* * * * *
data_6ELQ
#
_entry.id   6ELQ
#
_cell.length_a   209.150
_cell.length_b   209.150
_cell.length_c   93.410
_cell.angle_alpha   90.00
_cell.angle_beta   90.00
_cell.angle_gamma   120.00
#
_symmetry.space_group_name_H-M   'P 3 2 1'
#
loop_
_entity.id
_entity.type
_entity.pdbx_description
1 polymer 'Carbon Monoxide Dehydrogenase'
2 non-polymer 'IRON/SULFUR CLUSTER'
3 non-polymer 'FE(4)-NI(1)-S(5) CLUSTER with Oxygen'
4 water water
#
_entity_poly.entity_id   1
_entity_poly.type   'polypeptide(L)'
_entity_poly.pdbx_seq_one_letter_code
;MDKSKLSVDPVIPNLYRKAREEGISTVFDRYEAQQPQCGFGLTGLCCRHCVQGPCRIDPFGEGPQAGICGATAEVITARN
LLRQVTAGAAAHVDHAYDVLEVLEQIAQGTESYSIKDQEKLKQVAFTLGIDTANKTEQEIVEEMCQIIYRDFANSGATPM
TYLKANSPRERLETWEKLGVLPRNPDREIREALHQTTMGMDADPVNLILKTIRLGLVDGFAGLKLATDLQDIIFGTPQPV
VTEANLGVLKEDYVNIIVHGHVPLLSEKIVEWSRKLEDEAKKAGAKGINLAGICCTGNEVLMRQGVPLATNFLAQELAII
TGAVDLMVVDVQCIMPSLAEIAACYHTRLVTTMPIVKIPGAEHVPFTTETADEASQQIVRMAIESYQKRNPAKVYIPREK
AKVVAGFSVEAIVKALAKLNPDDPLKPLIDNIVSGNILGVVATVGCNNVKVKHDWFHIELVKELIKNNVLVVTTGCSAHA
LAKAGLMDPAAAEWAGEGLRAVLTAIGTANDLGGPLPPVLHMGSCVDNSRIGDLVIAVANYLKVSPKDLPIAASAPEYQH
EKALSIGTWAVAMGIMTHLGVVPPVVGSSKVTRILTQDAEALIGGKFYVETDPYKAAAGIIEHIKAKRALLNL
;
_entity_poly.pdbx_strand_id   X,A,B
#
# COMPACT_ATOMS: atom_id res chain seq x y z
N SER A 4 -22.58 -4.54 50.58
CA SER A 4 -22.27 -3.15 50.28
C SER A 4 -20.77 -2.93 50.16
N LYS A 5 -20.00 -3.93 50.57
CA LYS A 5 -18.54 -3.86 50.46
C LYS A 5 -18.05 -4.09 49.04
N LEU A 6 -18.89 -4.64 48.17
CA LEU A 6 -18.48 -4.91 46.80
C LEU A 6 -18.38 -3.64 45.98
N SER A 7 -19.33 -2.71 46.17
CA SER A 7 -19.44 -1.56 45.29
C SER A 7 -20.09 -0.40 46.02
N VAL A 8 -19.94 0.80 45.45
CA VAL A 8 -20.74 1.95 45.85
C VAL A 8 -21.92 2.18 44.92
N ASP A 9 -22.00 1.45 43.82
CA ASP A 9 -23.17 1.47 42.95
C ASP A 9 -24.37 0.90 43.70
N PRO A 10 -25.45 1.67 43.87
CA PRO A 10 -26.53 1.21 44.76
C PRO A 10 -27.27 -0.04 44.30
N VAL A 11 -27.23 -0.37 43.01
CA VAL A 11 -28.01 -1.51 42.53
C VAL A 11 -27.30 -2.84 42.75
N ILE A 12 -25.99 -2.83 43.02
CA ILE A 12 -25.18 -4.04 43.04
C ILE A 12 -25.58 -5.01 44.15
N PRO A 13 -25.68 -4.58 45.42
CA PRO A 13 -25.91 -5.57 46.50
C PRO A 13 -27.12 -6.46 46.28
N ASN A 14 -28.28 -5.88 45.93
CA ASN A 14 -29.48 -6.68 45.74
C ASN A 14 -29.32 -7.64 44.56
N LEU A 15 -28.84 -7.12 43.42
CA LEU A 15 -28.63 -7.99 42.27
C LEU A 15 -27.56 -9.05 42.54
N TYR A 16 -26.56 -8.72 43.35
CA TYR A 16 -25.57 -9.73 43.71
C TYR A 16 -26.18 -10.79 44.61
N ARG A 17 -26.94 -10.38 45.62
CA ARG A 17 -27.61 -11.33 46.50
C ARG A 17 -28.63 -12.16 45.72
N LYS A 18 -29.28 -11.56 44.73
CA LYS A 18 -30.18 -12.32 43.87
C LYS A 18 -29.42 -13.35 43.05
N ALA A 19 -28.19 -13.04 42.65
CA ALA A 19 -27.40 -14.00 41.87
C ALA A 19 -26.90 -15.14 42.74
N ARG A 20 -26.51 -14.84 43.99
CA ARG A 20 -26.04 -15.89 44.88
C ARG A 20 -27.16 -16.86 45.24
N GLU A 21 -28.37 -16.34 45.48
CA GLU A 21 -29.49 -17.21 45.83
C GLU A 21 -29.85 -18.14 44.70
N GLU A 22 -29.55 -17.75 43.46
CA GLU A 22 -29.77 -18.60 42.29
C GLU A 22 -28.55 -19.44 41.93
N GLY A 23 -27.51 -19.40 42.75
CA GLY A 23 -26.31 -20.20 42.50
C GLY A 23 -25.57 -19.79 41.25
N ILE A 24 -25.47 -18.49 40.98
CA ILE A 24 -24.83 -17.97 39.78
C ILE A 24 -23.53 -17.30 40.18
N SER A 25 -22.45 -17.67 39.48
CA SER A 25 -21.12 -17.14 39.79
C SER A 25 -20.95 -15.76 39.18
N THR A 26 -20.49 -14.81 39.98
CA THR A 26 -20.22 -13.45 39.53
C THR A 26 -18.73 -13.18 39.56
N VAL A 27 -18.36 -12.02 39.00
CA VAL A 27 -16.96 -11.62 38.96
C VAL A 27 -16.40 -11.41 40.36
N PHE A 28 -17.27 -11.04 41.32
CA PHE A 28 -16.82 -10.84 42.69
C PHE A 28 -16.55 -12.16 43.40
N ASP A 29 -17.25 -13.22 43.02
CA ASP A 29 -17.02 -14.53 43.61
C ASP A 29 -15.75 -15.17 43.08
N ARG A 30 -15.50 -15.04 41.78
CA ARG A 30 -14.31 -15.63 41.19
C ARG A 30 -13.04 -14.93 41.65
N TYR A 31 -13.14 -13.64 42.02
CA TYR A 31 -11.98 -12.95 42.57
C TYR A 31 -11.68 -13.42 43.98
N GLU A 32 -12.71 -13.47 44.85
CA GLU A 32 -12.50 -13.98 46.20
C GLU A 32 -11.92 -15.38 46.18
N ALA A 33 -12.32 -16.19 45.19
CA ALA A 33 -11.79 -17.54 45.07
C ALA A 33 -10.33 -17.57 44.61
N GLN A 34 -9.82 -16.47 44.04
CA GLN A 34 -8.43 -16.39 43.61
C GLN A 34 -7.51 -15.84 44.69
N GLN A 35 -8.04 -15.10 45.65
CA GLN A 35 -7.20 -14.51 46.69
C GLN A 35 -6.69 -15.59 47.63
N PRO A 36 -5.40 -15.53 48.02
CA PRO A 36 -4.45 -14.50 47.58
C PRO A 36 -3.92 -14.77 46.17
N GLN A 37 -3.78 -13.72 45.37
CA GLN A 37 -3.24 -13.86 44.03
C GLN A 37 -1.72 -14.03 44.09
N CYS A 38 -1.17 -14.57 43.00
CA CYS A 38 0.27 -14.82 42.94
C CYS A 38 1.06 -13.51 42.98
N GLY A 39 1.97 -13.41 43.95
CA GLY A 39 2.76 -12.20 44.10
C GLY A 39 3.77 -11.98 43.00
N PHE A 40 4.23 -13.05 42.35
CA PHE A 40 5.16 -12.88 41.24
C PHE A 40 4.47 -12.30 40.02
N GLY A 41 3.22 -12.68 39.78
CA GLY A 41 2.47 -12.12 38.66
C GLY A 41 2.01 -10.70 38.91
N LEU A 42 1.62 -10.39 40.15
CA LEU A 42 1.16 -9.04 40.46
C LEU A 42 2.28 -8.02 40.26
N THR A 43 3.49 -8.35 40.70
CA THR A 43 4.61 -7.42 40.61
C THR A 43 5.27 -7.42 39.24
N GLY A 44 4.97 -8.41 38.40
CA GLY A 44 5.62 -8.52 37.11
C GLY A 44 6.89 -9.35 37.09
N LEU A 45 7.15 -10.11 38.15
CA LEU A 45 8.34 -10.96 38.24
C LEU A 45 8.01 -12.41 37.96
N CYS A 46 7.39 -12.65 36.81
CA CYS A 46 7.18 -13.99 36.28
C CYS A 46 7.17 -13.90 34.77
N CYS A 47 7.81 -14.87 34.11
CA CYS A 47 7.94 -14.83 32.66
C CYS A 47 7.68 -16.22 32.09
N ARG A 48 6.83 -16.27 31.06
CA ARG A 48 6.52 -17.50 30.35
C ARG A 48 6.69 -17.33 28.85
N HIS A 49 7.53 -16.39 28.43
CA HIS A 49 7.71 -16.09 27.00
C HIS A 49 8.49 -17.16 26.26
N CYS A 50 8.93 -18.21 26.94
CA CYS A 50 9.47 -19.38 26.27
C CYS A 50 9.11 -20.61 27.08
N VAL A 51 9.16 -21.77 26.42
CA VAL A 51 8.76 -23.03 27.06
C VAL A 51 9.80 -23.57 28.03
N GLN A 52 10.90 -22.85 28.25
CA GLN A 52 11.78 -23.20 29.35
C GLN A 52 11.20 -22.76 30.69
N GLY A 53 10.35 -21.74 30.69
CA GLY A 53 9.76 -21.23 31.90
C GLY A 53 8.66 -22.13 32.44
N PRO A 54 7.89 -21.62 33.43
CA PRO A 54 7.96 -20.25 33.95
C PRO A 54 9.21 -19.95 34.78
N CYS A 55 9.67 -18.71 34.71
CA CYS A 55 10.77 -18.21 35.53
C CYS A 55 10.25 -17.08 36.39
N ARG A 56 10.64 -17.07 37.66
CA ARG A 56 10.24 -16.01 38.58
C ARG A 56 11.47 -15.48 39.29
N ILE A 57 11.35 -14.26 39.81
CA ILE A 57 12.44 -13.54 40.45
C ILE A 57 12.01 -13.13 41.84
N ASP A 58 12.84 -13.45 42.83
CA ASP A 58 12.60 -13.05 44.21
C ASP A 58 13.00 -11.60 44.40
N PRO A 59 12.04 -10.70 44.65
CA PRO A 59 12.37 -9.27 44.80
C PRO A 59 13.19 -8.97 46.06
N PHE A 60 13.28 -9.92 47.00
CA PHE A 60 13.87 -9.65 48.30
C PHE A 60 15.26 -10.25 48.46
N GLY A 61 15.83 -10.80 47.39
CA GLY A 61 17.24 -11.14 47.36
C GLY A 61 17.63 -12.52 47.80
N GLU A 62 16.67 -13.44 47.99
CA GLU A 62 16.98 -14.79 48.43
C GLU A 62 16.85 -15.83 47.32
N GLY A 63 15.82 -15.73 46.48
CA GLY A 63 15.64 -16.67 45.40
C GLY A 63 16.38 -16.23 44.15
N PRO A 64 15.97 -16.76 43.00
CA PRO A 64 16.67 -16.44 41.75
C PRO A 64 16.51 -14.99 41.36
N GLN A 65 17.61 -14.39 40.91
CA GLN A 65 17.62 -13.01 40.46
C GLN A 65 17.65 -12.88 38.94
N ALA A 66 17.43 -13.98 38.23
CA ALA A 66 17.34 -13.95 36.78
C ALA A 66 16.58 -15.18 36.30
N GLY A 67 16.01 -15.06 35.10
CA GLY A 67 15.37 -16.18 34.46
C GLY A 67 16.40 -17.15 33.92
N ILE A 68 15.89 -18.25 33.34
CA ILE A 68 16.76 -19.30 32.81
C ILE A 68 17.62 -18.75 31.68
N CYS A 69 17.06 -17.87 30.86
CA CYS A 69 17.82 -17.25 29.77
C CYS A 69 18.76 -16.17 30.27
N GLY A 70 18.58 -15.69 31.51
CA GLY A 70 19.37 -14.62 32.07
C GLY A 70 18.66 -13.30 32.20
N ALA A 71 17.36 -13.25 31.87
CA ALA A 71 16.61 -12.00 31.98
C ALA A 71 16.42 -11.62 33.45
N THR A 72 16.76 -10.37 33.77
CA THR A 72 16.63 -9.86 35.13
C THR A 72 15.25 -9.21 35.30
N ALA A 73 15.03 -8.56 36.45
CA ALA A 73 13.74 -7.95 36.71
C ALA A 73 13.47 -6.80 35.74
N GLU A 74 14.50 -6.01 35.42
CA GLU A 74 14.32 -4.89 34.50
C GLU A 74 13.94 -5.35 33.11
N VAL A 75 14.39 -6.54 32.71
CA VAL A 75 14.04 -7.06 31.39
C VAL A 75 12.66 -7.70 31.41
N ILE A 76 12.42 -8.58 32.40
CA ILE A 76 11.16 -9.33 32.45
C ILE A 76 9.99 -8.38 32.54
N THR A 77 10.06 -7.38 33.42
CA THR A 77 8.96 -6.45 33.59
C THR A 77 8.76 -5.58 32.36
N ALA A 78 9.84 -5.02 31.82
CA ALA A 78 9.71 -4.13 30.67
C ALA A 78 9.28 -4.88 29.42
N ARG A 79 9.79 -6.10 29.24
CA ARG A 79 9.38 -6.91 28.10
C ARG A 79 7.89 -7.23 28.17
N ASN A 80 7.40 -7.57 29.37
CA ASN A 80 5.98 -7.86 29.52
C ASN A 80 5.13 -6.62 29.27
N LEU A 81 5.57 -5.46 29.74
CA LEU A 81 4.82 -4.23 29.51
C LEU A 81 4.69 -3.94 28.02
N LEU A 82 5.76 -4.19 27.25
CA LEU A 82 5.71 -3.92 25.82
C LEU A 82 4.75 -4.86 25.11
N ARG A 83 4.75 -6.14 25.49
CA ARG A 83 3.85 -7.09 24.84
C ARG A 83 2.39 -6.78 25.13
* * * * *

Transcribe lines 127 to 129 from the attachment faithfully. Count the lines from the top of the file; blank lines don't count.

C ALA A 33 -10.33 -17.57 44.61
N GLN A 34 -9.82 -16.47 44.04
CA GLN A 34 -8.43 -16.39 43.61